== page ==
Midnight in the Garden of Good and Evil: A Savannah Story

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Product Description

Voodoo. Decadent socialites packing Lugars. Cotillions. With towns like Savannah, Georgia, who needs Fellini? Midnight in the Garden of Good and Evil takes two narrative strands - each worthy of its own book - and weaves them together to make a single fascinating tale. The first is author John Berendt's loving depiction of the characters and rascals that prowled Savannah in the eight years it was his home-away-from-home. 'Eccentrics thrive in Savannah,' he writes, and proves the point by introducing Luther Diggers, a thwarted inventor who just might be plotting to poison the town's water supply; Joe Odom, a jovial jackleg lawyer and squatter nonpareil; and, most memorably, the Lady Chablis, whom you really should meet for yourself. Then, on May 2, 1981, the book's second story line commences, when Jim Williams, a wealthy antique dealer and Savannah's host with the most, kills his 'friend' Danny Hansford. (If those quotes make you suspect something, you should.) Was it self-defense, as Williams claimed - or murder? The book sketches four separate trials, during which the dark side of this genteel party town is well and truly plumbed.

Editorial Reviews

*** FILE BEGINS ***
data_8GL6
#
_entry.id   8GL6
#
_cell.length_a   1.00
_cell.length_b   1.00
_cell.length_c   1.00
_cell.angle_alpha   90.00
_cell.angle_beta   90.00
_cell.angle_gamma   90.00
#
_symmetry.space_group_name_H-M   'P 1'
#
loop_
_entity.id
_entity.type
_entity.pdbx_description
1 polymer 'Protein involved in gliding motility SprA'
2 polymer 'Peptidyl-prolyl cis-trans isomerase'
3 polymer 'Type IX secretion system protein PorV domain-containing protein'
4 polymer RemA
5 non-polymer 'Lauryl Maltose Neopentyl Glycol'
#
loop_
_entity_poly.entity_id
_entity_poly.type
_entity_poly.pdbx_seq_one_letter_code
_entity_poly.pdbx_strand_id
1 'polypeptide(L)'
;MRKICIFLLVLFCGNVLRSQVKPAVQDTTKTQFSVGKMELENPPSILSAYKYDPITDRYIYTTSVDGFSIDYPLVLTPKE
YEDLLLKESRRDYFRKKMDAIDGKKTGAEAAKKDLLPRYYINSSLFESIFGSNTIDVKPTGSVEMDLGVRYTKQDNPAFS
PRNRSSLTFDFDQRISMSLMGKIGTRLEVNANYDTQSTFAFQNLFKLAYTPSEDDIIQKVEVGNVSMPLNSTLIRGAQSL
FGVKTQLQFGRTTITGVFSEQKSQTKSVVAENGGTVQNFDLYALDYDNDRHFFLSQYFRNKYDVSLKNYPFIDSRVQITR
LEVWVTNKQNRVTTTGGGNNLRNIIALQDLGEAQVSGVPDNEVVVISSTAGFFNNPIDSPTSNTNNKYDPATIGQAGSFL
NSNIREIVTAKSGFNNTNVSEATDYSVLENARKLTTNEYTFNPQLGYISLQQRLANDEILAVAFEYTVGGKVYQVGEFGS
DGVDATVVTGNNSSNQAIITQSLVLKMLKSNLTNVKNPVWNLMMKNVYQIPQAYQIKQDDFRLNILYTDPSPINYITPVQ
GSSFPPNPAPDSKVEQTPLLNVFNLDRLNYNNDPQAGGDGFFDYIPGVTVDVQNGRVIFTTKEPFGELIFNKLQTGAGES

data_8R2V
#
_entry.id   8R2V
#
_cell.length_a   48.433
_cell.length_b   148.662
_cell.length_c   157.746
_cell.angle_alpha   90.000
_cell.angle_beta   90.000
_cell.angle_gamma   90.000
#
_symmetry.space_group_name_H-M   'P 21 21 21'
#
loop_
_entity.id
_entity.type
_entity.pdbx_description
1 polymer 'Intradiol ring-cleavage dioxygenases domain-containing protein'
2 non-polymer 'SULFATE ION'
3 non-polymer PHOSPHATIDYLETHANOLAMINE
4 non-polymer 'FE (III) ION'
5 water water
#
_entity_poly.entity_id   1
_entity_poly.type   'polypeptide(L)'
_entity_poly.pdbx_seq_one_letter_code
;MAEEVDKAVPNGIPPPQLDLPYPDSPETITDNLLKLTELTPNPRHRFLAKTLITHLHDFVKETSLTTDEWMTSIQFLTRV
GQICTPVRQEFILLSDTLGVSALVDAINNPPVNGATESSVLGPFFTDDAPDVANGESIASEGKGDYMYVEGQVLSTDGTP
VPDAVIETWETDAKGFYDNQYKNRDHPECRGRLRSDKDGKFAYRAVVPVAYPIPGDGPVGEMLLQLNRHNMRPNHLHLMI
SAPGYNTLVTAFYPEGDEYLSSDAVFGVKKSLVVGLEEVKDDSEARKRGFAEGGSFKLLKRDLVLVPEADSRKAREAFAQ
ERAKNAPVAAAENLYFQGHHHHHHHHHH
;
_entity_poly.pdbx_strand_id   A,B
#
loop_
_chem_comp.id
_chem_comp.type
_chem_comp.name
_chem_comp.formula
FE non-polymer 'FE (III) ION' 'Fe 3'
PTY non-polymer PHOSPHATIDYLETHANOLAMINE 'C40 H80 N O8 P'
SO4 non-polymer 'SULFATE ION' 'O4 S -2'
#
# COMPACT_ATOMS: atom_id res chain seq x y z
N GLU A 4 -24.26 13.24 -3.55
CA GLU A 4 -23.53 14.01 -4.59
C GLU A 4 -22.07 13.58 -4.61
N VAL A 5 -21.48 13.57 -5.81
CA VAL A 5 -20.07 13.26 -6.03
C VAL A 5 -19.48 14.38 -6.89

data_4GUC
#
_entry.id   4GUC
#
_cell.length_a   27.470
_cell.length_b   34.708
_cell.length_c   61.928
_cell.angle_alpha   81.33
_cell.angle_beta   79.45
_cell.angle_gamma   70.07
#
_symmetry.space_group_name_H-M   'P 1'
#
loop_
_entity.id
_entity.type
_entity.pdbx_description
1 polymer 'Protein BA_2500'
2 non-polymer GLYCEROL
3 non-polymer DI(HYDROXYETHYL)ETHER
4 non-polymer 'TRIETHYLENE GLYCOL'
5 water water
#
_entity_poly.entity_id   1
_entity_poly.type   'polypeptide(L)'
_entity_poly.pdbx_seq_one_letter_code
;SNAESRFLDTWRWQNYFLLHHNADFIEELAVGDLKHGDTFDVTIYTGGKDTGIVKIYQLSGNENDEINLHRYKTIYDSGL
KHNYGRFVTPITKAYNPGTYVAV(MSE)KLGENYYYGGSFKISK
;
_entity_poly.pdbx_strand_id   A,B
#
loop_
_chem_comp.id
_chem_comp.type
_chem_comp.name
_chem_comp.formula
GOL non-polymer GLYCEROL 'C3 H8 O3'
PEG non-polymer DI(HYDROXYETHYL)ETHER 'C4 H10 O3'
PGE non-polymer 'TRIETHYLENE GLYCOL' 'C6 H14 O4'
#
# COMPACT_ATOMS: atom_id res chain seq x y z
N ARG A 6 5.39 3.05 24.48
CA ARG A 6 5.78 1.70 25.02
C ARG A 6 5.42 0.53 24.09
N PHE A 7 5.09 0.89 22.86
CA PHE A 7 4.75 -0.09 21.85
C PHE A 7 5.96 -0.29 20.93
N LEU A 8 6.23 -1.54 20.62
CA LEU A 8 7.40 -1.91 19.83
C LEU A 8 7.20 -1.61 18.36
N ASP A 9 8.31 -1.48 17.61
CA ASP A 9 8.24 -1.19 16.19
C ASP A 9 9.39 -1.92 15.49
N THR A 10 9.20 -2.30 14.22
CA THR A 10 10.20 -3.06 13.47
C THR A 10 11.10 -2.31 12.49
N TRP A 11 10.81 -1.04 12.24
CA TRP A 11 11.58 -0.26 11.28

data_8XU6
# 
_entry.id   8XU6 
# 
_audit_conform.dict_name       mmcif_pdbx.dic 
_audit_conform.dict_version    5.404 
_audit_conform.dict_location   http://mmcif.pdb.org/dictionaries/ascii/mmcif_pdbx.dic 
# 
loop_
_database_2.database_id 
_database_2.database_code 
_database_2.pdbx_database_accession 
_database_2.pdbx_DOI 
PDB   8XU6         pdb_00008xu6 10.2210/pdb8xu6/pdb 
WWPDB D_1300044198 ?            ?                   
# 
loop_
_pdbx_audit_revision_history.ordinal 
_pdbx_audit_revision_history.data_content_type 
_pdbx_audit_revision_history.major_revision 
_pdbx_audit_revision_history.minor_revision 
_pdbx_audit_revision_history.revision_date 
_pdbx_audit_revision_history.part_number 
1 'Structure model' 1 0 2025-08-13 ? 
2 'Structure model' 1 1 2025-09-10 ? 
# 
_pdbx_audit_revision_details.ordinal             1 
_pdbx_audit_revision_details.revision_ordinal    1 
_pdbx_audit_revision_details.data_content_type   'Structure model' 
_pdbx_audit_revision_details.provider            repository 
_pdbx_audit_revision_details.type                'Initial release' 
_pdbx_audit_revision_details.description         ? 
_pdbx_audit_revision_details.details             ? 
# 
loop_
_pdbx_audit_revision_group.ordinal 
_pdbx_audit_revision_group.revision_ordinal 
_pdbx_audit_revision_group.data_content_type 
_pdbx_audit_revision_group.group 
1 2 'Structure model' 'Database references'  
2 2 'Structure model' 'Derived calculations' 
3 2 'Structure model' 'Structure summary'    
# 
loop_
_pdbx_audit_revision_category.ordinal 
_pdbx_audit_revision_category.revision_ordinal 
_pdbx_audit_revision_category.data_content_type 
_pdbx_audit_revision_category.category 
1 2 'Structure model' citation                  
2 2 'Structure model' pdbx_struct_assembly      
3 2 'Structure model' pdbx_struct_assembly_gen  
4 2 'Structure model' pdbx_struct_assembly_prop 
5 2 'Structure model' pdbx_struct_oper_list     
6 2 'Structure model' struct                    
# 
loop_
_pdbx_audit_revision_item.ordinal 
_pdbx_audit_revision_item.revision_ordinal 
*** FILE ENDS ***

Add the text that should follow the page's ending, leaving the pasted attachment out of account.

Steamy Savannah--and the almost unbelievable assortment of colorful eccentrics that the city seems to nurture--are minutely and wittily observed here. In the early 1980's, Berendt (former editor of New York Magazine) realized that for the price of a nouvelle cuisine meal, he could fly to just about any city in the US that intrigued him. In the course of these travels, he fell under the spell of Savannah, and moved there for a few years. Central to his story here is his acquaintance with Jim Williams, a Gatsby-like, newly moneyed antiques dealer, and Williams's sometime lover Danny Hansford, a ``walking streak of sex''--a volatile, dangerous young hustler whose fatal shooting by Williams obsesses the city. Other notable characters include Chablis, a show-stealing black drag queen; Joe Odom, cheerfully amoral impresario and restaurateur; Luther Driggers, inventor of the flea collar, who likes it to be known that he has a supply of poison so lethal that he could wipe out every person in the city if he chose to slip it into the water supply; and Minerva, a black occultist who works with roots and whom Williams hires to help deal with what the antiques dealer believes to be Hansford's vengeful ghost. Showing a talent for penetrating any social barrier, Berendt gets himself invited to the tony Married Women's Club; the rigidly proper Black Debutantes' Ball (which Chablis crashes); the inner sanctum of power-lawyer Sonny Seiler; and one of Williams's fabled Christmas parties (the one for a mixed group; the author opts out of the following evening's ``bachelors only'' f te). The imprisonment and trial of Williams, and his surprising fate, form the narrative thread that stitches together this crazy quilt of oddballs, poseurs, snobs, sorceresses, and outlaws. Stylish, brilliant, hilarious, and coolhearted. Copyright 1999 Kirkus Reviews

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